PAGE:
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Positive Feedback ISSUE 66
march/april 2013


From Clark Johnsen's Diaries: A Tale of Two Passings

Brian Cheney Remembered

Hard to believe. I first met Brian 1980, upon flying from Boston to the Bay Area to hear his VMPS loudspeakers with an eye towards becoming a dealer. At that time, and until my last moments with him at the Newport Show in 2010 and then at his home early in 2011, he rarely lacked for energy and enthusiasm although often overweight and sallow of complexion. Nor was audio his top interest—that would be music, musical performance, and recordings, especially historical. Our numerous meetings and discussions always evolved to those topics, audio becoming secondary.

But why does this matter?

Because Brian Cheney designed, and built himself at his own factory, with only a couple loyal employees, the best loudspeakers for the money ever. And not just by a factor of two or three. His predicament was summarized by Clement Perry in Stereo Times: "…these ridiculously affordable and wonderful sounding VMPS RM50 loudspeakers. Here is the best $60,000 speaker system money can buy!" The irony? List price for the RM-50 system was $14,900.

But now, alas, no longer available.

Nor any VMPSs at $1200, $2000, $4800, $6400 and other price points equally the bargain of the RM50. Myself I have the RM40s and consider myself the most fortunate of men, having gotten in before their finale. In 2002 his room with this very system won the CES "Best Sound in Show" award. What did that do to help his business? Nothing. Nothing.

So what does it take? One has to wonder.

Throughout VMPS' three and a half decades Brian never managed to achieve what's called success. I told him he should triple the list prices if he wanted due recognition, but that wasn't his style. He got an early rave from Tony Cordesman in Audio and a fine review too in Stereophile (where he never even once advertised, let it be noted). Then Peter Moncrieff's International Audio Review gave him a great notice, and then there was that CES "Best Sound in Show" award. Nevertheless none of this translated into many sales, possibly owing to his having only eight dealers, possibly to the unfashionably large, boxy aspect of his otherwise brilliant designs.

Or perhaps it was his attention to, and love for, classical music, which almost exclusively he played at shows, to the dismay of writers and audiences alike. VMPS speakers were built to play the panoply of instruments of the orchestra, with full tone and dynamics. Jazz sounded well on them too, but pop music maybe not so much—unless the recordings were acoustically balanced. The VMPS's terrific bass response was linear, without wolf tones if correctly set up to the room, but this feature did nothing to enhance the "beat" of pop music, which so many large speaker systems do. Smaller systems of course have no real bass to worry about at all.

So as I was saying, Brian was most interested in music. On one illustrative occasion back in the late eighties he got us together with Neil Levenson, beleaguered audio critic of the routinely orthodox Fanfare magazine. Neil was a buddy of Enid Lumley as well, and after I became a writer too the three of us over the years managed to upset a goodly number of people with our odd (but unmistaken!) views. So meeting Neil was fun, although, did we discuss audio? Nosiree.

On another occasion Brian and I attended a piano recital in Oakland (of which all I recollect is a great performance of the Liszt b-minor sonata) with audio critic J. Peter Moncrieff, whom I had known back in the Sixties in Cambridge. Talking together afterwards does anyone suppose we mentioned audio?

Nor shall I ever forget the time he took me to meet John Curl at his lab on Telegraph Avenue in Berkeley. Those were difficult times for John. Several companies had failed to pay him for past work (like Dennessen, which he made famous with the JC-2 preamp), and even for current work (for instance, a highly modded tape recorder for Wilson Audio, but at least those payments were almost up to date). He also had girlfriend troubles. So we went out drinking and did we talk about audio? Certainly not, but we did talk a lot about problems in the world. John was broke so I picked up the tab; that was okay, he was a famous person with whom I got to spend a few interesting hours.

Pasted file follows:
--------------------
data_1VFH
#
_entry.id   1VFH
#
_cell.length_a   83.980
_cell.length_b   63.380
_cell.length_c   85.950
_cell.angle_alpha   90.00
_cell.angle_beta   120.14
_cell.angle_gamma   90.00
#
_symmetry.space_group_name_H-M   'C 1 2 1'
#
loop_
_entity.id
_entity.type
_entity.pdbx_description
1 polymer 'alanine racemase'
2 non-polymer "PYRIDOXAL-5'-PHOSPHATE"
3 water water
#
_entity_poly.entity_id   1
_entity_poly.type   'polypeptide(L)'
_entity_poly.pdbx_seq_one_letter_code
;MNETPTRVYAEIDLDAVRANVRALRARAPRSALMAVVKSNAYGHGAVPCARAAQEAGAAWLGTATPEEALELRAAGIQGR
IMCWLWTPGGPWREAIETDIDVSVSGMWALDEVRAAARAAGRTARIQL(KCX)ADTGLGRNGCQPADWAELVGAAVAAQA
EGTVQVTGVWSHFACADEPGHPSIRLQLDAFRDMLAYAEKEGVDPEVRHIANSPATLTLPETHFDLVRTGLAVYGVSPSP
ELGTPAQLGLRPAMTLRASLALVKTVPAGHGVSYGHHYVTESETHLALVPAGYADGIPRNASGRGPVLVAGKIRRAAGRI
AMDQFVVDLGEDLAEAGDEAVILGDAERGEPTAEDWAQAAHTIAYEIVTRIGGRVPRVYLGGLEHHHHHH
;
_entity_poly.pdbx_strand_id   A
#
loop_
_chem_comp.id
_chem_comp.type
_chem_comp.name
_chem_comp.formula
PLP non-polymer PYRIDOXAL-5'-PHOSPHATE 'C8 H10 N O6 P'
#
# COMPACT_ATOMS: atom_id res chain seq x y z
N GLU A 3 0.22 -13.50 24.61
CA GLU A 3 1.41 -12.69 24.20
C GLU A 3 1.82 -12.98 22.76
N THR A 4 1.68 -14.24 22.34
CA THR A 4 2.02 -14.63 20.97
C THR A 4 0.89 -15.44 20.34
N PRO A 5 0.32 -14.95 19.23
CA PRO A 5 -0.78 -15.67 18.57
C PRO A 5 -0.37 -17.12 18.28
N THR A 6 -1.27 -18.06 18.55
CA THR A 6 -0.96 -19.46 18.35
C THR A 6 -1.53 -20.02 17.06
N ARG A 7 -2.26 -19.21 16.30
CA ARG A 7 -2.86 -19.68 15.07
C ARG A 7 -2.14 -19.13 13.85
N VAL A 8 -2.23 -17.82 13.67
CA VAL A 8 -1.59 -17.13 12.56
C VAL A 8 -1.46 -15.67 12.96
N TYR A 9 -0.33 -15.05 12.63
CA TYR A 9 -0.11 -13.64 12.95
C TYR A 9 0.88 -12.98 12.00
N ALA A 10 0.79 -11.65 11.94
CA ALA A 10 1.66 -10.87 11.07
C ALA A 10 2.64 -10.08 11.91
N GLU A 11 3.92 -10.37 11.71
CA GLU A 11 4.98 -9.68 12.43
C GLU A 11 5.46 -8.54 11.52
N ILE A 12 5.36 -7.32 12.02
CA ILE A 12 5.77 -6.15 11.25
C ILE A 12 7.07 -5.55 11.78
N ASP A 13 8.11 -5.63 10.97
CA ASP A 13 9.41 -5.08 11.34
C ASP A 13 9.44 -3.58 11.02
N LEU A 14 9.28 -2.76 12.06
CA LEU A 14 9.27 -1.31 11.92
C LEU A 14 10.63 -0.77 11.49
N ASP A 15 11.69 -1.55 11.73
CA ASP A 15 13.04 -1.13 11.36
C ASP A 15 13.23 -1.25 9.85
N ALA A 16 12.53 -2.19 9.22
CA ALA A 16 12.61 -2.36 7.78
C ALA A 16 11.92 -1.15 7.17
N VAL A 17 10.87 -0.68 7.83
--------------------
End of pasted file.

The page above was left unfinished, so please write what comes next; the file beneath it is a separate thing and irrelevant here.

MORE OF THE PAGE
Brian also introduced me to John Atkinson at a Stereophile party in Chicago, just after JA had left HiFi News & Record Review. Must have been 1986 or 87, but the party was breaking up by then and we hardly spoke. So, how did Brian know him already? That, I can't answer. Later Brian had a piece published in Stereophile: "Yamaha GH1B digital home music system." Very wry. Pointer at bottom.

The VMPS loudspeakers (Veritone Minimum Phase Systems), besides being wonderful, musical, efficient, award-winning and a steal pricewise, taught me two particular things, which subsequently I was able to pass on to him and others. First, because of their low-phase-distortion approach I (re)discovered Absolute Polarity, "the sine qua non of correct audio practice" and the topic of my book The Wood Effect (4000 copies in print). Second, because of their amazing bass response and dynamic linearity, I was able to demonstrate that "old 78s", especially those from the golden era of 1928-1936, could sound in some ways better than the latest-type recordings. Brian was doubtful, but when he finally visited The Listening Studio he was forced to agree. Over the years we spent many happy hours listening to those ancient spinners, as well as going to concerts in Symphony Hall and other locales.

Sometime back in the late Eighties we joined to give a presentation to the Westchester Audio Society. This was at the lovely home of Leon Yorburg on City Island, a land unto itself in New York City. We were invited to spend the night there as well, although already it had started snowing, cutting the meeting short. By morning the accumulation had reached two and a half feet: Snowed in! So there we were, trapped with Leon and his wonderful, considerate wife, an excellent audio system, thousands of records and, fortunately, plenty of food. What to do? Well, listen nonstop to music! It began with Brian hauling out records and talking about performers and compositions, the piano repertoire especially. I'll never forget how he spoke about Richter and the young Ivo Pogorelich. Two days later we were dug out and drove up to Boston for more jollies.

Brian's interest in classical music had blossomed when he lived in Germany, his father having been stationed there in the Sixties and Seventies. He attended concerts in all the Munich venues, where he heard some of the most famous performers of the era. There too he began his record collecting, made recordings (quite excellent, I have the LPs) and mulling over loudspeaker design.